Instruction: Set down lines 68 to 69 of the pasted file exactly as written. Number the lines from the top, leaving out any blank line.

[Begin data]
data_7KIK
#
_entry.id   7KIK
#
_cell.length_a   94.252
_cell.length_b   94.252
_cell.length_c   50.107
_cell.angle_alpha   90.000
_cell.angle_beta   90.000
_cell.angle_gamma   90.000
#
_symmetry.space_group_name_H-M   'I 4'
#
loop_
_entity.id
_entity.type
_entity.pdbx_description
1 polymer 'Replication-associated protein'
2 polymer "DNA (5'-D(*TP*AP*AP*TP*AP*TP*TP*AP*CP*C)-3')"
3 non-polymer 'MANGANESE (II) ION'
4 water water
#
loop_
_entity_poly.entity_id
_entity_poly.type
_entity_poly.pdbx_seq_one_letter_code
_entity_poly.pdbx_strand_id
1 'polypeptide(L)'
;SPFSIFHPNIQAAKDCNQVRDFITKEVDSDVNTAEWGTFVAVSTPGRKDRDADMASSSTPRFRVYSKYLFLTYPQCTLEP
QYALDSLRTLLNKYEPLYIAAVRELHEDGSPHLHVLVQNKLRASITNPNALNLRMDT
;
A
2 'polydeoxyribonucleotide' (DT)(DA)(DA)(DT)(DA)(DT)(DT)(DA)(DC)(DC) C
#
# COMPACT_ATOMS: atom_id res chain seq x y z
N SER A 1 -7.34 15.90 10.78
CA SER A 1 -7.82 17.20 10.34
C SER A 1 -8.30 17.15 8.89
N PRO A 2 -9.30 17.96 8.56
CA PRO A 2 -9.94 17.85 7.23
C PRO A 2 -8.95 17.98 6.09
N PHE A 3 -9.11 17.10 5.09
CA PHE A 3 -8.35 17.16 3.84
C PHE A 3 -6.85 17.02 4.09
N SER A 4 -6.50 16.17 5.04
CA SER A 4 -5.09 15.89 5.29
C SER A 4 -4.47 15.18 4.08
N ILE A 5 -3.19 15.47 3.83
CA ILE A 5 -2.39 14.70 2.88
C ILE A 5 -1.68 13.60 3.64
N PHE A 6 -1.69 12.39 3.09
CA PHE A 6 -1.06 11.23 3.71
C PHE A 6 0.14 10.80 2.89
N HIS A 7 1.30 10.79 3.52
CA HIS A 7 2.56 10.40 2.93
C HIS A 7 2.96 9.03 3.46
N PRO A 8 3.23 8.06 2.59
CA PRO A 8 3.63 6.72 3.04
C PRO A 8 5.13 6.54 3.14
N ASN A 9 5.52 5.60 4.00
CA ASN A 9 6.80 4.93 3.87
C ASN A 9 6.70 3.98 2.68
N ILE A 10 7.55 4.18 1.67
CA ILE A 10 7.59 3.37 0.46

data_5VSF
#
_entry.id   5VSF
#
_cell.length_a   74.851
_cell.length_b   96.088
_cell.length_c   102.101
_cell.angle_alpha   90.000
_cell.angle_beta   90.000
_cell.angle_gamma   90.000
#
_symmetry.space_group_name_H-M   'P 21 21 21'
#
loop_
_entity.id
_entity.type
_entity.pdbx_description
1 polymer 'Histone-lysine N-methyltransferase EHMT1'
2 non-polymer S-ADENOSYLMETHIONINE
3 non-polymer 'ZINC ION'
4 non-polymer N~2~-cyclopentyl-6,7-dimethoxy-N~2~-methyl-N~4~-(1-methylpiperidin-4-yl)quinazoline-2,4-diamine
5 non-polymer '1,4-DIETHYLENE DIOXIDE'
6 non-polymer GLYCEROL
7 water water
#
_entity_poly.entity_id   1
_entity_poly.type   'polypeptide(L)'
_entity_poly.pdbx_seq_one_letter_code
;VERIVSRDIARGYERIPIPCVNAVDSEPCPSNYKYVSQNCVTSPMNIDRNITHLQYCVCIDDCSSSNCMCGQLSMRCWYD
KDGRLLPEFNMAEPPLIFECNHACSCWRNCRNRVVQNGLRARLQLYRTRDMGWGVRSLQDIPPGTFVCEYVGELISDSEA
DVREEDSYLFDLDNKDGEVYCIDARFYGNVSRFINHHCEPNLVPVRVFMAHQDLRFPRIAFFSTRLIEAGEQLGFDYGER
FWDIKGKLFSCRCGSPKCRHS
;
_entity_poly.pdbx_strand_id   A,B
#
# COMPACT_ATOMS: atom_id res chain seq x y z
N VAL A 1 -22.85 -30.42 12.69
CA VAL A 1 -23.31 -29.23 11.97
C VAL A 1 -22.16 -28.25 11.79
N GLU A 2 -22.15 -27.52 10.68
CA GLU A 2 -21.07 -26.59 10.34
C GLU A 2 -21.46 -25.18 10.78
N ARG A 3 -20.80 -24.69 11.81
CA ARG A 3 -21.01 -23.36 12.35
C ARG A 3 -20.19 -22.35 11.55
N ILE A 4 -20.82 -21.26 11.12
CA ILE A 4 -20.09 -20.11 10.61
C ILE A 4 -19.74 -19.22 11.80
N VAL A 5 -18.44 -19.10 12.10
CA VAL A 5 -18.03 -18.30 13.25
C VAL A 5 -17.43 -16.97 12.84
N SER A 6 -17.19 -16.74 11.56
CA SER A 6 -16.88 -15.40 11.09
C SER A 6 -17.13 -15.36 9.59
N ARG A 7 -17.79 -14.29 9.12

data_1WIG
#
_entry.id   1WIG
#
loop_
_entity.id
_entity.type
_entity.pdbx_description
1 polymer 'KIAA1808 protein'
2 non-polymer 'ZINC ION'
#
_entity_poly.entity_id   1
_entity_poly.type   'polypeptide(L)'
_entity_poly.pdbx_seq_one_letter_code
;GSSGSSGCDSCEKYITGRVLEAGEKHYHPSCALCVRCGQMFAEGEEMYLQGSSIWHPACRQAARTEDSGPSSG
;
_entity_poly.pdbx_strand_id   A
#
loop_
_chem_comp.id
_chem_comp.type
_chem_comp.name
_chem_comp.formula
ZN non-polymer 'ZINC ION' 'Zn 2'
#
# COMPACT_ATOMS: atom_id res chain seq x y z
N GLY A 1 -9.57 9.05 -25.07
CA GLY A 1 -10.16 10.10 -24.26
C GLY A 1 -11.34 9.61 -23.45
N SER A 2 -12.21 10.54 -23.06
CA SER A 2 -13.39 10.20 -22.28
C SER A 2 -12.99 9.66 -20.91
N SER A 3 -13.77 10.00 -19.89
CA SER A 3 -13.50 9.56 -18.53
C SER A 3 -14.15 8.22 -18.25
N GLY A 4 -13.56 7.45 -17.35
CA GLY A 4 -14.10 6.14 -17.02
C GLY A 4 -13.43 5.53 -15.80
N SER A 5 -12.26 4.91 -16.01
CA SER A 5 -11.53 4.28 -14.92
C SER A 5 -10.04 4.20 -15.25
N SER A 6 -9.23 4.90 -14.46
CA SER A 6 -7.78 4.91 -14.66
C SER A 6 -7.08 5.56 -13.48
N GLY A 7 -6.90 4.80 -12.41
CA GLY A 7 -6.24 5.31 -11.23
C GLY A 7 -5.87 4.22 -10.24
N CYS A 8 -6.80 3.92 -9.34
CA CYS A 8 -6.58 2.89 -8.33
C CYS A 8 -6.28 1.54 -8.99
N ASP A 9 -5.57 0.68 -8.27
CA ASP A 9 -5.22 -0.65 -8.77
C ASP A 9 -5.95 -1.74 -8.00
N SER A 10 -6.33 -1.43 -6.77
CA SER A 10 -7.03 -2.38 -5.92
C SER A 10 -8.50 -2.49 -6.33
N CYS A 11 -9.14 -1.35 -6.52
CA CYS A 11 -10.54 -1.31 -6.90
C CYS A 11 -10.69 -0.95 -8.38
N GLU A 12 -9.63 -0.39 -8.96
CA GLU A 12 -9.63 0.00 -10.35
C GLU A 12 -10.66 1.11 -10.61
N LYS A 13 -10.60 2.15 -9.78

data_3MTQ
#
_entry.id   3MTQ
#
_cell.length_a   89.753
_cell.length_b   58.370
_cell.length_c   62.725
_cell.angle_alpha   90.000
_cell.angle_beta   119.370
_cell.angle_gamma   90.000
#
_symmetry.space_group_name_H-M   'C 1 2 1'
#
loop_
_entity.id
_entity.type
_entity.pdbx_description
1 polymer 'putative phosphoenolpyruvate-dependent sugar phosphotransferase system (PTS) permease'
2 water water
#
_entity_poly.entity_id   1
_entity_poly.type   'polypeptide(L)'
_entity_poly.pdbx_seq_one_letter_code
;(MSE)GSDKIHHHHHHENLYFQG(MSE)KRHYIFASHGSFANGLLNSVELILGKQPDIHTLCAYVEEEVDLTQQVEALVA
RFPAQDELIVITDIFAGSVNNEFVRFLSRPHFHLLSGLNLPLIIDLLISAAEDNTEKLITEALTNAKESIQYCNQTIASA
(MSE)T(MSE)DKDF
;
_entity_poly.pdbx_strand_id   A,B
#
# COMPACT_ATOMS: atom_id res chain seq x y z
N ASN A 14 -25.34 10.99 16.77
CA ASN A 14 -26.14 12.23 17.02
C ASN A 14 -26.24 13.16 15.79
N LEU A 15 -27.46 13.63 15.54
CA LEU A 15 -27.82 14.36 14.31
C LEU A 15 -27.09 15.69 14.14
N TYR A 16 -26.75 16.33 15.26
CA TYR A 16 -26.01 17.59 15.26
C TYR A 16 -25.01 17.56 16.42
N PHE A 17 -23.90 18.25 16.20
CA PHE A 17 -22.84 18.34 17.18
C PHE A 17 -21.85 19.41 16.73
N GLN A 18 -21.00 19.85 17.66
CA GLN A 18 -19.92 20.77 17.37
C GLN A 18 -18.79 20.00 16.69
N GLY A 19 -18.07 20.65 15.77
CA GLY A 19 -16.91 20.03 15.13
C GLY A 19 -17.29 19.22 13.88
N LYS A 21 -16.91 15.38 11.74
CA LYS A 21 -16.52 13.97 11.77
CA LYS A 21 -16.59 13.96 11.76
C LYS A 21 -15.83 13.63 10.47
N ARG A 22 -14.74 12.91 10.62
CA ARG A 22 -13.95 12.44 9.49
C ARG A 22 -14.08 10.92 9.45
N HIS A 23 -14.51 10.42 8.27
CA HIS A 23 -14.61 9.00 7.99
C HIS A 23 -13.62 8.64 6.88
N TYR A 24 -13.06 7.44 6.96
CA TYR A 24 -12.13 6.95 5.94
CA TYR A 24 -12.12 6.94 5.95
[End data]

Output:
#
_cell.length_a   74.851